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New York Theater

A Small, Melodramatic Story

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For all those arch ironists out there, Stephen Belber's new effort is not for you. Its expressive title neither heralds paradox nor conceals comeuppance. A Small, Melodramatic Story is a prime example of truth in advertising — as well as smart, stylish, and surprisingly tender theatre.

From the play's introductory monologue, Belber drips poetry across the perversely sterile set (sharply designed by Takeshi Kata). Documentation is a "stupid, beautiful human habit," sex a "smooth prescription." But while Belber's characters are undoubtedly pegs on which to hang rich images and even richer ideas, they are also a sharply drawn quartet, composed of three characters who know where they stand and a fourth who doesn't realize that uncertainty may be her ultimate aphrodisiac. That's O (Quincy Tyler Bernstine), a widow who acknowledges — with pride? — that her last three lovers were a crazed military captain and two amateur boxers.

True to the play's title, its plot is slight. Melodrama comes courtesy of Keith (Lee Sellars), a comically conspiracy-friendly employee of the NSA (National Security Archive) who investigates the pasts of O's deceased husband and her current paramour (Isiah Whitlock, Jr.). For Keith, pulling at the strings of a mystery is about getting down to the first strand. For O, well, she may just like making a whole mess of string.

"Shit happens," O and other characters declare, conjuring last season's Public Theater hit. But in contrast to Stuff Happens, A Small, Melodramatic Story focuses less on shirking responsibility than on locating it. Curiously, then, the show's closest theatrical cousin turns out to be Michael Frayn's brilliantly probing Copenhagen. Though Frayn's style was intellectual ice and Belber's here is closer to incendiary sentiment, both burn with the search into certainty.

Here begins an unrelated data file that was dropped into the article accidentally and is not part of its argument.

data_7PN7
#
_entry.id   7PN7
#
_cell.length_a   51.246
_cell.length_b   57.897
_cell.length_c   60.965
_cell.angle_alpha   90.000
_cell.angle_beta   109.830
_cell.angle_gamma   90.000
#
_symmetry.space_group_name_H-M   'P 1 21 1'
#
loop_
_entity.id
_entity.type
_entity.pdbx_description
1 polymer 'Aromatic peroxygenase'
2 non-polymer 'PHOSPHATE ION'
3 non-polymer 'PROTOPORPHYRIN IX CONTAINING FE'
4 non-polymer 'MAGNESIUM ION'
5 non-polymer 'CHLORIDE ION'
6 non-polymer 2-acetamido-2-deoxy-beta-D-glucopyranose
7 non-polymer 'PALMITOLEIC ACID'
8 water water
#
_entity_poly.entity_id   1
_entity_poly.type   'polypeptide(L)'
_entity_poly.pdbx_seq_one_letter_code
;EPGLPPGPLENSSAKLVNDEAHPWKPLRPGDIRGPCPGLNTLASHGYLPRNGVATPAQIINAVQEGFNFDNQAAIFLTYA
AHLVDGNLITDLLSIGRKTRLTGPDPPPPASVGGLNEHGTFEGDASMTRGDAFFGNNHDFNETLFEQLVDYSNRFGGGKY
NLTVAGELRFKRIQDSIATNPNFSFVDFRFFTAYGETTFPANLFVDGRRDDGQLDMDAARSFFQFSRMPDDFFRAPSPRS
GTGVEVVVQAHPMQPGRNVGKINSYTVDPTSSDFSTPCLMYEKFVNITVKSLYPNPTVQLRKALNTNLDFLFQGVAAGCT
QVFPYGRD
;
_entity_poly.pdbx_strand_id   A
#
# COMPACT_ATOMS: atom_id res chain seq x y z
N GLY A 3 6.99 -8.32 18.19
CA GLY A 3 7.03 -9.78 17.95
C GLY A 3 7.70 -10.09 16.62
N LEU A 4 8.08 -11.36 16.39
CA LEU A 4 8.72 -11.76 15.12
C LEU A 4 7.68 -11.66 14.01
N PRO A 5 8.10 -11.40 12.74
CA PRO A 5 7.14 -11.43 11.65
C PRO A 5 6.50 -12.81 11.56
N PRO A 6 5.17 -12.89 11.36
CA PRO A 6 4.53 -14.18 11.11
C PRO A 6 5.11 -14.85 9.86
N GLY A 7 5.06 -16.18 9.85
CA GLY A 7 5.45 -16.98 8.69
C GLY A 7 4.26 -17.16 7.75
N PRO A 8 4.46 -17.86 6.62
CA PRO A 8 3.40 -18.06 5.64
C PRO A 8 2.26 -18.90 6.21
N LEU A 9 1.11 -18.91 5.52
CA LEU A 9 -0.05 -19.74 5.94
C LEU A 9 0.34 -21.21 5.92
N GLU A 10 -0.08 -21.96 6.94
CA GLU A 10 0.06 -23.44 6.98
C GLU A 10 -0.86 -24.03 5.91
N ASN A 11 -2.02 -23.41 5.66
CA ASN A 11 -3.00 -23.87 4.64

Wisely, Belber never allows high melodrama to hijack the evening. While the play's uniformly excellent cast — deftly directed by Lucie Tiberghien — choke, sob, and shout with the best of 'em, they also land the simpler moments. Particularly memorable are Sellars' zealous retelling of Rod Serling's war games, and Whitlock's warmth in a dance sequence whose range of styles plays as homage to the Jack Rabbit Slim's scene in Pulp Fiction.

At one point, Belber gives Keith a lovely speech on mankind's urge to record its history. Self-effacing Keith, though, brushes off his role in human drama as merely that of a facilitator. In A Small, Melodramatic Story, Belber proves just what a rare and special talent dramatic facilitation can be.

Presented by LAByrinth Theater Company at the Public Theater, 425 Lafayette St., NYC. Oct. 24-Nov. 5. Tue., 7 p.m.; Wed.-Fri., 8 p.m.; Sat., 2 and 8 p.m.; Sun., 2 and 7 p.m. (212) 967-7555 or www.publictheater.org.

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